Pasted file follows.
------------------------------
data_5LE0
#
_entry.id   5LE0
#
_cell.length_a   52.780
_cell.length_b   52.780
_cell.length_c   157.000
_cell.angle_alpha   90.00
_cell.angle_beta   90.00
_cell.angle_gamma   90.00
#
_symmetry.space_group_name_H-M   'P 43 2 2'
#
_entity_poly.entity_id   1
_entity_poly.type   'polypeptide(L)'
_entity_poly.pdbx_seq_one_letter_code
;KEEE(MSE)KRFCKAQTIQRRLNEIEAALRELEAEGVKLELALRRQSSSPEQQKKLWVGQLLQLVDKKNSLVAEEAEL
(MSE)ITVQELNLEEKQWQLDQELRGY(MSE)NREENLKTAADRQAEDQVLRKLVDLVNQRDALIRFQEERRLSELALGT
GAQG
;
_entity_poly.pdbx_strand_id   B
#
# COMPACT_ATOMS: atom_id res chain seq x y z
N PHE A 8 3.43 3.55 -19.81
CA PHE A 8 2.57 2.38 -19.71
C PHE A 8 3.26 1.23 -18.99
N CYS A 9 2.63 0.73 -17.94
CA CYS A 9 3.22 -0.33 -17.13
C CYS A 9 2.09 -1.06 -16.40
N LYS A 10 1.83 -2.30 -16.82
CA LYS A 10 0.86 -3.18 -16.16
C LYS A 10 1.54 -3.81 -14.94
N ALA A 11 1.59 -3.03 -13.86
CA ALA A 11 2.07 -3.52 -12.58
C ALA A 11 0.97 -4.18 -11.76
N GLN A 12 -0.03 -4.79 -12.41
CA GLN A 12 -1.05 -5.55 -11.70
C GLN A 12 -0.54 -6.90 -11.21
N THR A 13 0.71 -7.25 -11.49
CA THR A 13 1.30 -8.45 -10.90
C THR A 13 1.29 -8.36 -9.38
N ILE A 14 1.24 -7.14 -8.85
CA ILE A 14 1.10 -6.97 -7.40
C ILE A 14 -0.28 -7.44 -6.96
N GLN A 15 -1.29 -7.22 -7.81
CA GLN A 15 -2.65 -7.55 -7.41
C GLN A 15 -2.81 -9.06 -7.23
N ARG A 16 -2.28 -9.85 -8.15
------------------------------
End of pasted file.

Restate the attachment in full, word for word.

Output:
data_5LE0
#
_entry.id   5LE0
#
_cell.length_a   52.780
_cell.length_b   52.780
_cell.length_c   157.000
_cell.angle_alpha   90.00
_cell.angle_beta   90.00
_cell.angle_gamma   90.00
#
_symmetry.space_group_name_H-M   'P 43 2 2'
#
_entity_poly.entity_id   1
_entity_poly.type   'polypeptide(L)'
_entity_poly.pdbx_seq_one_letter_code
;KEEE(MSE)KRFCKAQTIQRRLNEIEAALRELEAEGVKLELALRRQSSSPEQQKKLWVGQLLQLVDKKNSLVAEEAEL
(MSE)ITVQELNLEEKQWQLDQELRGY(MSE)NREENLKTAADRQAEDQVLRKLVDLVNQRDALIRFQEERRLSELALGT
GAQG
;
_entity_poly.pdbx_strand_id   B
#
# COMPACT_ATOMS: atom_id res chain seq x y z
N PHE A 8 3.43 3.55 -19.81
CA PHE A 8 2.57 2.38 -19.71
C PHE A 8 3.26 1.23 -18.99
N CYS A 9 2.63 0.73 -17.94
CA CYS A 9 3.22 -0.33 -17.13
C CYS A 9 2.09 -1.06 -16.40
N LYS A 10 1.83 -2.30 -16.82
CA LYS A 10 0.86 -3.18 -16.16
C LYS A 10 1.54 -3.81 -14.94
N ALA A 11 1.59 -3.03 -13.86
CA ALA A 11 2.07 -3.52 -12.58
C ALA A 11 0.97 -4.18 -11.76
N GLN A 12 -0.03 -4.79 -12.41
CA GLN A 12 -1.05 -5.55 -11.70
C GLN A 12 -0.54 -6.90 -11.21
N THR A 13 0.71 -7.25 -11.49
CA THR A 13 1.30 -8.45 -10.90
C THR A 13 1.29 -8.36 -9.38
N ILE A 14 1.24 -7.14 -8.85
CA ILE A 14 1.10 -6.97 -7.40
C ILE A 14 -0.28 -7.44 -6.96
N GLN A 15 -1.29 -7.22 -7.81
CA GLN A 15 -2.65 -7.55 -7.41
C GLN A 15 -2.81 -9.06 -7.23
N ARG A 16 -2.28 -9.85 -8.15